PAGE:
Come Undone: Adultery, Italian Style

12/02/2010 3:00 PM |

Come Undone
Directed by Silvio Soldini

Thirtysomething cohabitating Anna (Alba Rohrwacher) and Alessio (Giuseppe Battiston) lead comfortable lives in Milan. They go out with their couple friends, play charades, and schlep crates of fresh vegetables home from the farmers market. Alessio’s a blessing around the apartment, where his handyman skills help him replace a shower curtain Anna hates with a new homemade stall, which they immediately christen. One night, they are awoken by a phone call from Anna’s brother-in-law—her sister is in labor and needs a ride to the hospital. Once home, Alessio casually suggests that Anna get off the pill, and she acquiesces, though her chief impression of her sister’s childbirth was how “violent” it was.

At an office party, Anna’s attentions keep drifting to the cute caterer Domenico (Pierfrancesco Favino). She flirts with him alone, and even asks him out for a coffee, which he refuses before giving her his card. They end up getting that drink, which leads to making out at her office after hours, and follow-up commingling at a rather seedy, four-hour-at-a-time hotel where the lighting’s red and the walls are covered in mirrors (which assures that there are “no vampires,” Domenico pointedly notes). As it happens, Dom is married with two kids. Ruinously, the two fall in love.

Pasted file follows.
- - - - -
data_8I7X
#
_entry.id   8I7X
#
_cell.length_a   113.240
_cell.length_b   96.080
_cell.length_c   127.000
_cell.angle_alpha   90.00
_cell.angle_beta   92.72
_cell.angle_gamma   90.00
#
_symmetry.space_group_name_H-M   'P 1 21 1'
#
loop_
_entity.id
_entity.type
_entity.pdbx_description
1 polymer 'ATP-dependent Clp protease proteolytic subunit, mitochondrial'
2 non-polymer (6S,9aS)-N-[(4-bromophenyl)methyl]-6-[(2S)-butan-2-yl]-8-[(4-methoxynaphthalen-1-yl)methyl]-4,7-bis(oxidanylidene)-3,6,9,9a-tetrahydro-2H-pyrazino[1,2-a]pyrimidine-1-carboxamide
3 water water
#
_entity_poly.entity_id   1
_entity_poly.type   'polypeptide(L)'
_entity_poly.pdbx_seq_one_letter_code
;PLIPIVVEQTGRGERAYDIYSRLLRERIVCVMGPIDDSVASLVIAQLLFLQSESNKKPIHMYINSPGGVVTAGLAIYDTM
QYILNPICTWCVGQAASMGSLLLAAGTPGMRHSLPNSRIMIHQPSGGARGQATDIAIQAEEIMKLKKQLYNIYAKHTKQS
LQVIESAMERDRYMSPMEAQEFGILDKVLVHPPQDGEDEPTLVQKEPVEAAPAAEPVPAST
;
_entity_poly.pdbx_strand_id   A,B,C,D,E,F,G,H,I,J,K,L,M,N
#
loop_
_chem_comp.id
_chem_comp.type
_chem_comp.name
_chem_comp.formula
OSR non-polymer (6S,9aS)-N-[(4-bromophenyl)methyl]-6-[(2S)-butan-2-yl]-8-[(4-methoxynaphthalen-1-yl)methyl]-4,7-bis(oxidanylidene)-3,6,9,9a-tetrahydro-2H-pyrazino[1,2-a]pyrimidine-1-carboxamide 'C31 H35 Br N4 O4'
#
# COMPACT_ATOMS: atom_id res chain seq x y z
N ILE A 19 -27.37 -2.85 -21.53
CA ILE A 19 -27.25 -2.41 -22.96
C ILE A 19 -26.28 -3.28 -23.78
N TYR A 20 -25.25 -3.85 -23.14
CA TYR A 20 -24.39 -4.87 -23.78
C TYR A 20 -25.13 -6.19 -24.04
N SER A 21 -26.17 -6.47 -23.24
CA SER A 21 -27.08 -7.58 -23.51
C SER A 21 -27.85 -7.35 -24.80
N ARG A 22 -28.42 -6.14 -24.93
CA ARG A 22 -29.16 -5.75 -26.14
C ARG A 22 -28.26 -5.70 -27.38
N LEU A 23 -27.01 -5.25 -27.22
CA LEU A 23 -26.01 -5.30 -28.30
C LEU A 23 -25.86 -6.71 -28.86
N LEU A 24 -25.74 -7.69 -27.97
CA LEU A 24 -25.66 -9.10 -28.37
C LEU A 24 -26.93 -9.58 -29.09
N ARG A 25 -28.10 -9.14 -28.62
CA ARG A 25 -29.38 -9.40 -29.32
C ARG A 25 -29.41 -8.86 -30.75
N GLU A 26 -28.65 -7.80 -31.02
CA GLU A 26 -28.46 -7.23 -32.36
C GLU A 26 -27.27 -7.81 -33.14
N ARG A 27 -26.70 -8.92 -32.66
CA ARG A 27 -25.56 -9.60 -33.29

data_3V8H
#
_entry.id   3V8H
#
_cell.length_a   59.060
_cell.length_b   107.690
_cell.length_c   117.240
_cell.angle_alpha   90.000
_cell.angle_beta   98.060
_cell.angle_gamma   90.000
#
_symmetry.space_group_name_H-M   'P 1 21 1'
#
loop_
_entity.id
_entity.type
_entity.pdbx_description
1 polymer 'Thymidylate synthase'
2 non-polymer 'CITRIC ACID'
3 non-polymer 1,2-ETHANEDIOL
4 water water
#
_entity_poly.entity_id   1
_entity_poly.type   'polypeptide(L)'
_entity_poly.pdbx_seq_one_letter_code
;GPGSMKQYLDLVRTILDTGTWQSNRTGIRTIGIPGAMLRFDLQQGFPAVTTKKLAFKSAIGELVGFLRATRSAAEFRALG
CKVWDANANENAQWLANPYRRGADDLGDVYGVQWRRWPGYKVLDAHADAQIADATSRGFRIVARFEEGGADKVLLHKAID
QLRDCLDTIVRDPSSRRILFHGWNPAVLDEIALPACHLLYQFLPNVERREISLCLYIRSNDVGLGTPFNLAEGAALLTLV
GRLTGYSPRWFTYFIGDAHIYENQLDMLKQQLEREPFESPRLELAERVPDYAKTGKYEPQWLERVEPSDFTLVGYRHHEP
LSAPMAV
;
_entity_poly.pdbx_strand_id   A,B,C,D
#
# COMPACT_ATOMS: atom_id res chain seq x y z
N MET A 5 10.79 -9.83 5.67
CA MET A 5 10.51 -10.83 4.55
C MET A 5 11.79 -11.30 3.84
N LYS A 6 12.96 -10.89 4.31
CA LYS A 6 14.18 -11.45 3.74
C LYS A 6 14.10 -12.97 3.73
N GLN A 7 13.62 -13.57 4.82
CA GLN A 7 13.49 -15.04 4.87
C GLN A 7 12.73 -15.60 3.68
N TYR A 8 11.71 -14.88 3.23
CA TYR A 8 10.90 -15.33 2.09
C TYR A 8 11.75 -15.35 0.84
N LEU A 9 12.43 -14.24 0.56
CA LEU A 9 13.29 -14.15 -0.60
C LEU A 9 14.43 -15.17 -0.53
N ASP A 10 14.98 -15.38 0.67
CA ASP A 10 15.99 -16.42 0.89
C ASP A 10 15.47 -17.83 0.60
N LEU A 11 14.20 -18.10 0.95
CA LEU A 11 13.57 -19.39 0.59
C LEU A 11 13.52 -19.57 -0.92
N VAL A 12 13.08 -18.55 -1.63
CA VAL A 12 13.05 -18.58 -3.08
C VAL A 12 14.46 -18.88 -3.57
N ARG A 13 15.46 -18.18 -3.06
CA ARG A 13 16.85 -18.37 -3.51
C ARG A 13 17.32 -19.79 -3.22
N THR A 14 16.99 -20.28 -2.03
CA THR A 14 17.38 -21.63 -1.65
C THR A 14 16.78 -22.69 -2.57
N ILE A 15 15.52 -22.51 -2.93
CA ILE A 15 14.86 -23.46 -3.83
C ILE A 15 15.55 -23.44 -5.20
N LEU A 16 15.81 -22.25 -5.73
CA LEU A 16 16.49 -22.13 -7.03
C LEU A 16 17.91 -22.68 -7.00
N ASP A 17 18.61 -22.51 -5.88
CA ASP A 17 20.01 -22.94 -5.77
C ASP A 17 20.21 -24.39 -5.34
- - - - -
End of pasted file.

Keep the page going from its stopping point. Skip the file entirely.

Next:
As ever in the adultery film, it’s a vicarious joy to watch the lovers suffer for their passion, though the two are never unsympathetic. Anna’s reasons for drifting are unclear, but the fact is that Alessio is a slob, borderline obese and more interested in reading various oversize books (under light of clamped flashlight) than he is in Anna’s frustrations. A regular in director Silvio Soldini’s films, Battiston nails an aloof, asexual insufferableness that makes his nice not enough. The blue-collar Dom’s problems are more bottom line. After his first hotel session, he comes home to a crying baby, an overflowing toilet (courtesy his budding oceanographer daughter), and a wife nagging about the family budget.

Soldini wrests this simple and potentially worn out material from redundancy with a lucid, detail-centric style. His unobnoxiously unsteady camera largely stays clapped on Anna, whose giddy joy at new love is touching because doomed. The film’s stance on risk-and-punishment extramarital sex might seem finger-waggingly old-fashioned in 2010, but the stakes have a less high-pitched, life-or-death seriousness than in the older films in the adultery canon. Just as the lovers’ meetings have a pleasant, naturalistic quality, the impending fallout feels like something softer than total disaster, in a modern way.

Opens December 3